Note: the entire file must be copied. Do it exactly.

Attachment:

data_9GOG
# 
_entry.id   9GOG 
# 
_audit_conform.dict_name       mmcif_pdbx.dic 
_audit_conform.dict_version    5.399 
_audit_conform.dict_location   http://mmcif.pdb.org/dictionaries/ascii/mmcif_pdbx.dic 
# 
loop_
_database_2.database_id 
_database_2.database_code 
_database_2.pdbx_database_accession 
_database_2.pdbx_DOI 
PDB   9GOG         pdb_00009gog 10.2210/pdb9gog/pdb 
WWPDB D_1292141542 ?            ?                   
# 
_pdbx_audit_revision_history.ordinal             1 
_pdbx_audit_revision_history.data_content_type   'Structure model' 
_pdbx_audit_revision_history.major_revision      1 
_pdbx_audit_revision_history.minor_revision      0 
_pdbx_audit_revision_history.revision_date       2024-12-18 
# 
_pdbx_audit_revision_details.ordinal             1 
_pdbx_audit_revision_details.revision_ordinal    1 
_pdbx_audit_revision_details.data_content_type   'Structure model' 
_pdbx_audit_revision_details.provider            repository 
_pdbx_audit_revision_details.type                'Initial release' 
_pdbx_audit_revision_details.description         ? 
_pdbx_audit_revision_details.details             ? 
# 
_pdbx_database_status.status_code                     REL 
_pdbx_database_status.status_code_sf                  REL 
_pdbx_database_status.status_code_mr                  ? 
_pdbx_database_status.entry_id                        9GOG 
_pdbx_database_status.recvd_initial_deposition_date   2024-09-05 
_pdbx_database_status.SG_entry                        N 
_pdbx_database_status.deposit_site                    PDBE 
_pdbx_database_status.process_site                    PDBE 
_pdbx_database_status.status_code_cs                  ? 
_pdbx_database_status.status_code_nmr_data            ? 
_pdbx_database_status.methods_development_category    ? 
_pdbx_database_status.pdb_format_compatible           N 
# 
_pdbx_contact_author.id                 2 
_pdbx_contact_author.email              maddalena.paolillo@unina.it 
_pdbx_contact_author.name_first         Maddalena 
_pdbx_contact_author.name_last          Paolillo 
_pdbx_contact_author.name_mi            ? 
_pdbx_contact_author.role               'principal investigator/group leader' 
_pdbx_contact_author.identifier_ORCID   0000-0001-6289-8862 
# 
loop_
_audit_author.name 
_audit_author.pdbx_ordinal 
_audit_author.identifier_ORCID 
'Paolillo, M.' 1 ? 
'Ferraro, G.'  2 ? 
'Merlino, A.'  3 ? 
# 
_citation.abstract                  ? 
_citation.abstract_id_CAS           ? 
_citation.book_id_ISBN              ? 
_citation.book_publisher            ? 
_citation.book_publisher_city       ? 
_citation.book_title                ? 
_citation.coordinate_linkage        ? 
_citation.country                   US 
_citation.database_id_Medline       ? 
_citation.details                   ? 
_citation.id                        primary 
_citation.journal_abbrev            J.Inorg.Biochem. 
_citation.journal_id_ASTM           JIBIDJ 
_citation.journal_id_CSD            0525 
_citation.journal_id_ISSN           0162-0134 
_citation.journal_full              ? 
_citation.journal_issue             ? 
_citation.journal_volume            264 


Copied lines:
data_9GOG
# 
_entry.id   9GOG 
# 
_audit_conform.dict_name       mmcif_pdbx.dic 
_audit_conform.dict_version    5.399 
_audit_conform.dict_location   http://mmcif.pdb.org/dictionaries/ascii/mmcif_pdbx.dic 
# 
loop_
_database_2.database_id 
_database_2.database_code 
_database_2.pdbx_database_accession 
_database_2.pdbx_DOI 
PDB   9GOG         pdb_00009gog 10.2210/pdb9gog/pdb 
WWPDB D_1292141542 ?            ?                   
# 
_pdbx_audit_revision_history.ordinal             1 
_pdbx_audit_revision_history.data_content_type   'Structure model' 
_pdbx_audit_revision_history.major_revision      1 
_pdbx_audit_revision_history.minor_revision      0 
_pdbx_audit_revision_history.revision_date       2024-12-18 
# 
_pdbx_audit_revision_details.ordinal             1 
_pdbx_audit_revision_details.revision_ordinal    1 
_pdbx_audit_revision_details.data_content_type   'Structure model' 
_pdbx_audit_revision_details.provider            repository 
_pdbx_audit_revision_details.type                'Initial release' 
_pdbx_audit_revision_details.description         ? 
_pdbx_audit_revision_details.details             ? 
# 
_pdbx_database_status.status_code                     REL 
_pdbx_database_status.status_code_sf                  REL 
_pdbx_database_status.status_code_mr                  ? 
_pdbx_database_status.entry_id                        9GOG 
_pdbx_database_status.recvd_initial_deposition_date   2024-09-05 
_pdbx_database_status.SG_entry                        N 
_pdbx_database_status.deposit_site                    PDBE 
_pdbx_database_status.process_site                    PDBE 
_pdbx_database_status.status_code_cs                  ? 
_pdbx_database_status.status_code_nmr_data            ? 
_pdbx_database_status.methods_development_category    ? 
_pdbx_database_status.pdb_format_compatible           N 
# 
_pdbx_contact_author.id                 2 
_pdbx_contact_author.email              maddalena.paolillo@unina.it 
_pdbx_contact_author.name_first         Maddalena 
_pdbx_contact_author.name_last          Paolillo 
_pdbx_contact_author.name_mi            ? 
_pdbx_contact_author.role               'principal investigator/group leader' 
_pdbx_contact_author.identifier_ORCID   0000-0001-6289-8862 
# 
loop_
_audit_author.name 
_audit_author.pdbx_ordinal 
_audit_author.identifier_ORCID 
'Paolillo, M.' 1 ? 
'Ferraro, G.'  2 ? 
'Merlino, A.'  3 ? 
# 
_citation.abstract                  ? 
_citation.abstract_id_CAS           ? 
_citation.book_id_ISBN              ? 
_citation.book_publisher            ? 
_citation.book_publisher_city       ? 
_citation.book_title                ? 
_citation.coordinate_linkage        ? 
_citation.country                   US 
_citation.database_id_Medline       ? 
_citation.details                   ? 
_citation.id                        primary 
_citation.journal_abbrev            J.Inorg.Biochem. 
_citation.journal_id_ASTM           JIBIDJ 
_citation.journal_id_CSD            0525 
_citation.journal_id_ISSN           0162-0134 
_citation.journal_full              ? 
_citation.journal_issue             ? 
_citation.journal_volume            264 